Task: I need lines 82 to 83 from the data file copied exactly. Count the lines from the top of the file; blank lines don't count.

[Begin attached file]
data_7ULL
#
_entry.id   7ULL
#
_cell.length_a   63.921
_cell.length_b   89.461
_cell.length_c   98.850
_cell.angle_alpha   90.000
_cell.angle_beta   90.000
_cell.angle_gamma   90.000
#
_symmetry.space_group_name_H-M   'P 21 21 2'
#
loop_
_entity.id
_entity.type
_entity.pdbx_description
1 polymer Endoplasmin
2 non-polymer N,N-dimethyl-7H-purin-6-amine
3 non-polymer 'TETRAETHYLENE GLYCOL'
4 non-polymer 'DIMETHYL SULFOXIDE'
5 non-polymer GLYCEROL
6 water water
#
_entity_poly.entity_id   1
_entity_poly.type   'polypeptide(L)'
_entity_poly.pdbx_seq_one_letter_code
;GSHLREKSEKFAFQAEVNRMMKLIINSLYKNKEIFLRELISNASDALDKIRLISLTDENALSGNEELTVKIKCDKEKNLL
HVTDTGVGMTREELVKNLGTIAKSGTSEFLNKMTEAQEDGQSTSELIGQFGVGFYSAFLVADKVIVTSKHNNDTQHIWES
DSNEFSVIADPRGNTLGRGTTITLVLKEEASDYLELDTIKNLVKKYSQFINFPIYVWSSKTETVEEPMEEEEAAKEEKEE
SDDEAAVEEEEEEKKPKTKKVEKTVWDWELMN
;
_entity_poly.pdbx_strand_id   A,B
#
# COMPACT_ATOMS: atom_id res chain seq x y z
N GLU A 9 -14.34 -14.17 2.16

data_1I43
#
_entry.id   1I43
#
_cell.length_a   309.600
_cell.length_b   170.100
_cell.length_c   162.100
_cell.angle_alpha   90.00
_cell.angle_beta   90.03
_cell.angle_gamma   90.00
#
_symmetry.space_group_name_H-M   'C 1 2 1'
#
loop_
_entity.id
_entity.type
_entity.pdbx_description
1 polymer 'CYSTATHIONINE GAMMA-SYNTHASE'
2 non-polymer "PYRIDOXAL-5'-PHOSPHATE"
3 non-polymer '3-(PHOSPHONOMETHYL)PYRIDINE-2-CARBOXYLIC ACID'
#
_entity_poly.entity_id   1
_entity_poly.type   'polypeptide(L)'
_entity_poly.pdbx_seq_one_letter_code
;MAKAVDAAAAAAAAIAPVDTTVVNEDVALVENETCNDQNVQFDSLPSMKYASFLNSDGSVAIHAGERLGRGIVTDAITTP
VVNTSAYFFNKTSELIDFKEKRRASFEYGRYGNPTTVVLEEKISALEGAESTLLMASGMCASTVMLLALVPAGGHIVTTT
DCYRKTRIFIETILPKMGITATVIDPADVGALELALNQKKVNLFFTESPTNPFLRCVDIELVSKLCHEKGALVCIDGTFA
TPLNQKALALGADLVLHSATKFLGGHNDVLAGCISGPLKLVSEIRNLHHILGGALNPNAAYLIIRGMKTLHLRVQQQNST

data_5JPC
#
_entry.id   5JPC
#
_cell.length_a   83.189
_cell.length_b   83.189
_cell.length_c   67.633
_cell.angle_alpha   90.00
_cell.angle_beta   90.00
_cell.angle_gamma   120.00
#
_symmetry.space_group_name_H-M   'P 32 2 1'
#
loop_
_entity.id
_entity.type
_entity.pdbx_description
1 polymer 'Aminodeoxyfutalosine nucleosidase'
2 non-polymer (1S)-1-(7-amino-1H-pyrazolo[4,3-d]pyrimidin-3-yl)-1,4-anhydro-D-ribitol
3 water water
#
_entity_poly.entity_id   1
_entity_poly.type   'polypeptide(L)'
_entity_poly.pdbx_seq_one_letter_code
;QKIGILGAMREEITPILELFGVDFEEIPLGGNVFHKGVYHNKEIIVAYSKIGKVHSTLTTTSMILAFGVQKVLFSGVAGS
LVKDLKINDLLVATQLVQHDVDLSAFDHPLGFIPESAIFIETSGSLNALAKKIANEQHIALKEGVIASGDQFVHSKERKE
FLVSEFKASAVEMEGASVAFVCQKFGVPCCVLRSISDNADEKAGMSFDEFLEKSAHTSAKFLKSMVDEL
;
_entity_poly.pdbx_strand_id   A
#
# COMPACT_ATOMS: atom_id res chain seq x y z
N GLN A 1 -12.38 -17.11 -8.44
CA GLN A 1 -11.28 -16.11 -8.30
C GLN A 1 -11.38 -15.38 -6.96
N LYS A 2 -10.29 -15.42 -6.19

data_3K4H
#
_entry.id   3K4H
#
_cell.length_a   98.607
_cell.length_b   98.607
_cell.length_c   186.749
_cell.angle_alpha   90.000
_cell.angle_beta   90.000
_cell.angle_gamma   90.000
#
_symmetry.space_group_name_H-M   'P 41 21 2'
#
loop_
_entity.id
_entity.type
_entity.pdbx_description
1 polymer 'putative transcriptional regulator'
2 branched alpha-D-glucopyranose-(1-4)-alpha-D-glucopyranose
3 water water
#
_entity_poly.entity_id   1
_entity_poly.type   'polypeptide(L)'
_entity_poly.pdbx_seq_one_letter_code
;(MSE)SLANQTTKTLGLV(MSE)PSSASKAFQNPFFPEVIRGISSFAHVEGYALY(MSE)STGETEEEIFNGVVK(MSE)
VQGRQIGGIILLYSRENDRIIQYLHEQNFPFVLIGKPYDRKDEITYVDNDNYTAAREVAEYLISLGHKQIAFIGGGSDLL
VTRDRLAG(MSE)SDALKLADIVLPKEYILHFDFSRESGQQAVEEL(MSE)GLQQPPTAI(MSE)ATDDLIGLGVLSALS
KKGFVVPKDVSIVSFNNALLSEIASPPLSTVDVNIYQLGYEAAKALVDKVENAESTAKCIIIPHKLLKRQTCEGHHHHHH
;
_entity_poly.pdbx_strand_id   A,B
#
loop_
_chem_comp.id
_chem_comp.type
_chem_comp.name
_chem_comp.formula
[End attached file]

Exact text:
1 polymer 'Aminodeoxyfutalosine nucleosidase'
2 non-polymer (1S)-1-(7-amino-1H-pyrazolo[4,3-d]pyrimidin-3-yl)-1,4-anhydro-D-ribitol